WASHINGTON — High-stakes talks over raising the debit limit abruptly came to a halt Friday on Capitol Hill, after Republican negotiators walked out of the room and blamed the White House for holding up discussions.
“Until people are willing to have reasonable conversations about how you can actually move forward and do the right thing, then we’re not gonna sit here and talk to ourselves,” Rep. Garret Graves, R-La., told reporters.
“We decided to press pause because it’s just not productive,” he added. Graves said he did not know if talks would resume this weekend.
Financial markets dipped on the news, which came after a positive week of talks that appeared to signal a deal was close.
One of the toughest sticking points in the talks has been the question of spending caps, a key GOP demand but a red line for a significant bloc of Democrats.
As the White House presses for a debt limit hike that would push the next deadline past the 2024 presidential election, Republicans are insisting on a spending cap for next year that goes beyond a freeze on the current topline number, and actually rolls government spending back to 2022 levels.
“Look, we can’t be spending more money next year,” House Speaker Kevin McCarthy told reporters Friday after the talks broke down. “We have to spend less than we spent the year before. It’s pretty easy.”
Each side’s demands may sound simple, but holding their respective caucuses together has become more difficult this week for party leaders — not less — as opposition to any compromise has grown among blocs of conservative Republicans and progressive Democrats
Any deal to raise or suspend the debt limit will need to pass in both the GOP-led House and the Democratic-controlled Senate, and key lawmakers in both parties have acknowledged that the eventual compromise bill could be unacceptable to hardliners on either side.
“There are real differences between the parties on budget issues and talks will be difficult,” a White House spokesperson told NBC News after the talks broke up. “The President’s team is working hard towards a reasonable bipartisan solution that can pass the House and the Senate.”
The break in negotiations came just a day after McCarthy said he was optimistic that congressional negotiators could reach a deal in time to hold a House vote on it next week.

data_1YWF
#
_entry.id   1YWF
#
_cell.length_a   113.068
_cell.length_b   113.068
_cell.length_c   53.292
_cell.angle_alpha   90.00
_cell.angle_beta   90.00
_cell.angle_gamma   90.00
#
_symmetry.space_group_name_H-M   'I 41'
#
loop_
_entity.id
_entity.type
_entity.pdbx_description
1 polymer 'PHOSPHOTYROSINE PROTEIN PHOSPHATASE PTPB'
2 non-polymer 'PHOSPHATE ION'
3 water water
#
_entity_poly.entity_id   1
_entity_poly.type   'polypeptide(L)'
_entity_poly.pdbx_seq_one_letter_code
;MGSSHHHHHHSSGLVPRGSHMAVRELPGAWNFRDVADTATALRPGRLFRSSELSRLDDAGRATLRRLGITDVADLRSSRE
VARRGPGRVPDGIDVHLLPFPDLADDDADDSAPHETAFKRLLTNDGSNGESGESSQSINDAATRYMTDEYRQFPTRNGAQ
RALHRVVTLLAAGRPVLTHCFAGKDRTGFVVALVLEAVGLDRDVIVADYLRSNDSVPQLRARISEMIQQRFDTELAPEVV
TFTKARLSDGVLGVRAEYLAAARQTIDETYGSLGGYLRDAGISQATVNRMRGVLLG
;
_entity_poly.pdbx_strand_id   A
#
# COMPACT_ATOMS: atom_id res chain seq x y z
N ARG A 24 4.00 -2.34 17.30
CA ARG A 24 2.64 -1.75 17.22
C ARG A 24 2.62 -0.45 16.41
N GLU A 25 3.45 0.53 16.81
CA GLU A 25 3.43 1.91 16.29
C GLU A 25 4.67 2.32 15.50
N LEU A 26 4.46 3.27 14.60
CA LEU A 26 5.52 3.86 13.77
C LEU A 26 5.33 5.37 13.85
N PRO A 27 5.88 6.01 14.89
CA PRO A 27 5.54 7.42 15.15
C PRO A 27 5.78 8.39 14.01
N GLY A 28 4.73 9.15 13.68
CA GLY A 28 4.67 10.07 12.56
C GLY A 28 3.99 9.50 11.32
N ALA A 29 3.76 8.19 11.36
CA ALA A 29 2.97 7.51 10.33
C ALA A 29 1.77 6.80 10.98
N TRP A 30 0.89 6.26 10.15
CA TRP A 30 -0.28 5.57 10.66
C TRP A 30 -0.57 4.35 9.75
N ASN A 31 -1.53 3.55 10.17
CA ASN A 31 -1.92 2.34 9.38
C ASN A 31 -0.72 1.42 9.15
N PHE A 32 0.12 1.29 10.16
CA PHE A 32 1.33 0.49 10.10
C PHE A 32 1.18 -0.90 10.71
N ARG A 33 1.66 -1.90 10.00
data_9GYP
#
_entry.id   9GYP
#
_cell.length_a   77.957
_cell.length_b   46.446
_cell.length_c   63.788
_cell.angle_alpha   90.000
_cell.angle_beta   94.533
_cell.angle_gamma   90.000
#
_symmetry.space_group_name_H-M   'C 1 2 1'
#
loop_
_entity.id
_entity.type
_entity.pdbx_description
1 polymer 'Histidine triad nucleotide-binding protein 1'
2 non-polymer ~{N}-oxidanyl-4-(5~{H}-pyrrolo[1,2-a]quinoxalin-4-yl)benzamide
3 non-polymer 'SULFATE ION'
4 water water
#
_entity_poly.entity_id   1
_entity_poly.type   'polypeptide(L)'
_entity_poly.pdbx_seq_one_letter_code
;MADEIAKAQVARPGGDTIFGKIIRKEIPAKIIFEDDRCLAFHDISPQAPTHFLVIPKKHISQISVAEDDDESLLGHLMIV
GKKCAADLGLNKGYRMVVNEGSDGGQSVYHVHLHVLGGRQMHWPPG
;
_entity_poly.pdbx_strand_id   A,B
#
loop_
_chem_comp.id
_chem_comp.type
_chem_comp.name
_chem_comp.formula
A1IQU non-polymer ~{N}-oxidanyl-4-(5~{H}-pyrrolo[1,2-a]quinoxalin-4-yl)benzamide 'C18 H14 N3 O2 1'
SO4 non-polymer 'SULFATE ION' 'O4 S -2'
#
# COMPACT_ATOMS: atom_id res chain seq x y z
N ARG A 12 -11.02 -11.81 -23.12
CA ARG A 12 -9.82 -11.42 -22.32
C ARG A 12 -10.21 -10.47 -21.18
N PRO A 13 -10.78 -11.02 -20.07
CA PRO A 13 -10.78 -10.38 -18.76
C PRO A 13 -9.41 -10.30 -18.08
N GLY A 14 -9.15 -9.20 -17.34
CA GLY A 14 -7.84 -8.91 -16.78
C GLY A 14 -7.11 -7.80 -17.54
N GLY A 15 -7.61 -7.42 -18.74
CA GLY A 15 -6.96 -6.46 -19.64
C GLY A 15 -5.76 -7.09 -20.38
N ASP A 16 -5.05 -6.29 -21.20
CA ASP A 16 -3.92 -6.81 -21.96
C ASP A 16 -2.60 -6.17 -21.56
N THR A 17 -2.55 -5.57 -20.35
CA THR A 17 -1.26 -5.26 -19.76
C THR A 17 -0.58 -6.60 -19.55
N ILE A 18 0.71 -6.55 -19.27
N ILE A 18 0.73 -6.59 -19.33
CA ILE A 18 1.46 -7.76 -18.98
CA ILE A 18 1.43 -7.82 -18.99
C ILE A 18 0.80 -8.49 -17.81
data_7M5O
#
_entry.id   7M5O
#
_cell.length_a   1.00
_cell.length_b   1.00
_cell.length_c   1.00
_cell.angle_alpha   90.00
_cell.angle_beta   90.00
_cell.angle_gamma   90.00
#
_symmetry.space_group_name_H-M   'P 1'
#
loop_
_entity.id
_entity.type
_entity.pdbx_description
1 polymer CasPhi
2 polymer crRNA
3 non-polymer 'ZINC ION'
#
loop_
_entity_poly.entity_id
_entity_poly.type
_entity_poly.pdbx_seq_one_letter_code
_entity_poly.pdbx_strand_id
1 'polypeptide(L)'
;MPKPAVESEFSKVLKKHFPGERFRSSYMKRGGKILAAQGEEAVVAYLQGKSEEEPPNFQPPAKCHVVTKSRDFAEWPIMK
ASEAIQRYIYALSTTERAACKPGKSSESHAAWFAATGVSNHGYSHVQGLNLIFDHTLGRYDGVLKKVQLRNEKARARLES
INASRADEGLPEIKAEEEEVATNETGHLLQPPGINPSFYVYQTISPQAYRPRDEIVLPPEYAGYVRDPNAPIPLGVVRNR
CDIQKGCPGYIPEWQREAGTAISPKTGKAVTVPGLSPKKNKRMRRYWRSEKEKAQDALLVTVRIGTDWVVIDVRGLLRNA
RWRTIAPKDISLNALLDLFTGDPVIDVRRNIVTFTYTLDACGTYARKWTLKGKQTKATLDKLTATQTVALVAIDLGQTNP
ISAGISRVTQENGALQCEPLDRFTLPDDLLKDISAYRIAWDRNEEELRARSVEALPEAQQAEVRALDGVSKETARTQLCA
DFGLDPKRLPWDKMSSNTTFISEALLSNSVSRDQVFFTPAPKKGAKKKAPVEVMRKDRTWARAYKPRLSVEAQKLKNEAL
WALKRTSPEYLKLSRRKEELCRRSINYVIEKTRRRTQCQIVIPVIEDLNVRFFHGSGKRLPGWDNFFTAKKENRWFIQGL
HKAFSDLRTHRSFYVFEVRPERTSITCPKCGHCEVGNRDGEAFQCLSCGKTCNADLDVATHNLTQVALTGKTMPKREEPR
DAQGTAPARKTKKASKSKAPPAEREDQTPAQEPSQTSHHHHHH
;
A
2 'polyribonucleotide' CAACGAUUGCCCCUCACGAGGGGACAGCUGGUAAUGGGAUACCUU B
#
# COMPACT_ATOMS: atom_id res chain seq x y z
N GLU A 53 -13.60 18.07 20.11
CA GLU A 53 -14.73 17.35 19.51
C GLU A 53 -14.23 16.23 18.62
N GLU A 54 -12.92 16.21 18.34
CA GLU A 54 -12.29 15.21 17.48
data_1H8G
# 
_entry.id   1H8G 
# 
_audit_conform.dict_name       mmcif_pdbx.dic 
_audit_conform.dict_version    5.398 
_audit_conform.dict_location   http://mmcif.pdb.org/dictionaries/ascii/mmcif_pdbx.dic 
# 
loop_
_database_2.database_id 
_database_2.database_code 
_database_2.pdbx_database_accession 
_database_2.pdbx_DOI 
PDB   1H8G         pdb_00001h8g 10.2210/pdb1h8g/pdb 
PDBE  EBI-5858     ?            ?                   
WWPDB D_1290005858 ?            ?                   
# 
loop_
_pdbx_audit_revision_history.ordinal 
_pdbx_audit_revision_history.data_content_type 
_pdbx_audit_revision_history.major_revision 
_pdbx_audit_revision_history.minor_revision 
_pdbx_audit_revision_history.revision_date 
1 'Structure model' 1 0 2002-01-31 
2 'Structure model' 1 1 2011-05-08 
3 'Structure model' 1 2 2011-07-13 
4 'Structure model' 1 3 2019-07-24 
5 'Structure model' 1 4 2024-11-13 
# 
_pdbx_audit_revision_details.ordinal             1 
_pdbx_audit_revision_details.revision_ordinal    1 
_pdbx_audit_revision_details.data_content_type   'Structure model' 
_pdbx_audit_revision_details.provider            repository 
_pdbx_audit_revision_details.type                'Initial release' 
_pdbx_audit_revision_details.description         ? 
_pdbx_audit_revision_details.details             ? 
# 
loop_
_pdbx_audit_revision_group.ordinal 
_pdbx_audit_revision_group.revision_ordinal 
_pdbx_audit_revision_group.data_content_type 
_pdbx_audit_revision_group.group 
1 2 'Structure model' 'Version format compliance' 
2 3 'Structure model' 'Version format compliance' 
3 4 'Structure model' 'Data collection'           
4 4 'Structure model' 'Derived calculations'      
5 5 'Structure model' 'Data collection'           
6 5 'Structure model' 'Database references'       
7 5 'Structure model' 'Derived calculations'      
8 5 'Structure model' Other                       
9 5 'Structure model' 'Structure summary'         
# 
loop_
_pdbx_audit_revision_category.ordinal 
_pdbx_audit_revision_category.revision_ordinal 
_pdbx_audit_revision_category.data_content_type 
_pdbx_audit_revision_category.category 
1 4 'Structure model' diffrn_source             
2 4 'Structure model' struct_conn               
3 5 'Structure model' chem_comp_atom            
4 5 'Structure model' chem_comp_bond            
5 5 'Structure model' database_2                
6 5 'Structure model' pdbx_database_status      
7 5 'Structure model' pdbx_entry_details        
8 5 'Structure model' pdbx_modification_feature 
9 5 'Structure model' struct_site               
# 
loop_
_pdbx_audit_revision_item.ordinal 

“I see the path that we can come to an agreement,” the California Republican told reporters on Thursday.
President Joe Biden is in Japan this weekend for a G-7 leaders summit, but he cut short his trip in order to return home on Sunday and continue negotiations.
The House and Senate both kept their original plans to leave for the weekend on Thursday. The Senate is not scheduled to be back session until the last few days of May.
But Senate Majority Leader Chuck Schumer, D-N.Y., advised members to be ready to return to the Capitol with 24 hours notice.
Investors have been watching Washington closely this week for any signs of progress in the monthslong debt ceiling standoff. Earlier this month, Treasury Secretary Janet Yellen pegged June 1 as the earliest date on which the United States could run out of money to pay debts the government has already incurred.
The date was earlier than either the White House or Wall Street had anticipated, and injected fresh urgency into talks that had been effectively stalled since February.
Following a meeting at the White House on Tuesday with congressional leaders, President Joe Biden tapped two of his closest aides to take over the talks, which had made little progress to that point.
McCarthy praised Biden’s choice of presidential counselor Steve Ricchetti and Office of Management and Budget Director Shalanda Young, calling the pair “exceptionally smart.”